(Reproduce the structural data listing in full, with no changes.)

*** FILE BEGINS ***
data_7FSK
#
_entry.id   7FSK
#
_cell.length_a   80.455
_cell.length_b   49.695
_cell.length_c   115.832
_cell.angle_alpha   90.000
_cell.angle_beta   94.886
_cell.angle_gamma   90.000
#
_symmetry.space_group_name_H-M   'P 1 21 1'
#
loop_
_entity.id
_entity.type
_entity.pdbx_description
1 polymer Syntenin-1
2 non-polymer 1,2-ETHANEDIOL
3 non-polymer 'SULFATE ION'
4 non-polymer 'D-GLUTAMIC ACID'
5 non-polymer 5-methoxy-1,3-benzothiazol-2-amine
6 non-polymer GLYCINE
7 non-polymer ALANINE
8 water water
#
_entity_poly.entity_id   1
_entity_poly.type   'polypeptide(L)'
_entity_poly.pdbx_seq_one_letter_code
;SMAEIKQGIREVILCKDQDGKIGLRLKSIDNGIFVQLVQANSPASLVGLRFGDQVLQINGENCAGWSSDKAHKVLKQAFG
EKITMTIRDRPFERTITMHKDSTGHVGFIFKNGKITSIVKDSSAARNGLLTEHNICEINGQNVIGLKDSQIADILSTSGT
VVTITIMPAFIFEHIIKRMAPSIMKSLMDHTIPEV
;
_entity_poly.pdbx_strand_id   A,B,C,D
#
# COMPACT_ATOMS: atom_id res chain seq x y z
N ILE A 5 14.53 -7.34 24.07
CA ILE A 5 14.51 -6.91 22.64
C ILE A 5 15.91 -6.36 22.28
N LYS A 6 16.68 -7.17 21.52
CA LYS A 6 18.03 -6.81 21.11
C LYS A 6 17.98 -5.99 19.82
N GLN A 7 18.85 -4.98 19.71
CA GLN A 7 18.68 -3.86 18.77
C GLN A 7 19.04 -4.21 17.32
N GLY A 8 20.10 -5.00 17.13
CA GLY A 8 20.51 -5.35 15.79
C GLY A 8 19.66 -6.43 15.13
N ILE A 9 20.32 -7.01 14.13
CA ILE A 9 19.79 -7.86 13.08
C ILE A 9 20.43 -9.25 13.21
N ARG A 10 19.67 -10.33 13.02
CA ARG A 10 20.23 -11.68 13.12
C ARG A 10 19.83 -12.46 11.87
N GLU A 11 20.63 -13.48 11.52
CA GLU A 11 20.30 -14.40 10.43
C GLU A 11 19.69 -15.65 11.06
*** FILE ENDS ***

data_7FSK
#
_entry.id   7FSK
#
_cell.length_a   80.455
_cell.length_b   49.695
_cell.length_c   115.832
_cell.angle_alpha   90.000
_cell.angle_beta   94.886
_cell.angle_gamma   90.000
#
_symmetry.space_group_name_H-M   'P 1 21 1'
#
loop_
_entity.id
_entity.type
_entity.pdbx_description
1 polymer Syntenin-1
2 non-polymer 1,2-ETHANEDIOL
3 non-polymer 'SULFATE ION'
4 non-polymer 'D-GLUTAMIC ACID'
5 non-polymer 5-methoxy-1,3-benzothiazol-2-amine
6 non-polymer GLYCINE
7 non-polymer ALANINE
8 water water
#
_entity_poly.entity_id   1
_entity_poly.type   'polypeptide(L)'
_entity_poly.pdbx_seq_one_letter_code
;SMAEIKQGIREVILCKDQDGKIGLRLKSIDNGIFVQLVQANSPASLVGLRFGDQVLQINGENCAGWSSDKAHKVLKQAFG
EKITMTIRDRPFERTITMHKDSTGHVGFIFKNGKITSIVKDSSAARNGLLTEHNICEINGQNVIGLKDSQIADILSTSGT
VVTITIMPAFIFEHIIKRMAPSIMKSLMDHTIPEV
;
_entity_poly.pdbx_strand_id   A,B,C,D
#
# COMPACT_ATOMS: atom_id res chain seq x y z
N ILE A 5 14.53 -7.34 24.07
CA ILE A 5 14.51 -6.91 22.64
C ILE A 5 15.91 -6.36 22.28
N LYS A 6 16.68 -7.17 21.52
CA LYS A 6 18.03 -6.81 21.11
C LYS A 6 17.98 -5.99 19.82
N GLN A 7 18.85 -4.98 19.71
CA GLN A 7 18.68 -3.86 18.77
C GLN A 7 19.04 -4.21 17.32
N GLY A 8 20.10 -5.00 17.13
CA GLY A 8 20.51 -5.35 15.79
C GLY A 8 19.66 -6.43 15.13
N ILE A 9 20.32 -7.01 14.13
CA ILE A 9 19.79 -7.86 13.08
C ILE A 9 20.43 -9.25 13.21
N ARG A 10 19.67 -10.33 13.02
CA ARG A 10 20.23 -11.68 13.12
C ARG A 10 19.83 -12.46 11.87
N GLU A 11 20.63 -13.48 11.52
CA GLU A 11 20.30 -14.40 10.43
C GLU A 11 19.69 -15.65 11.06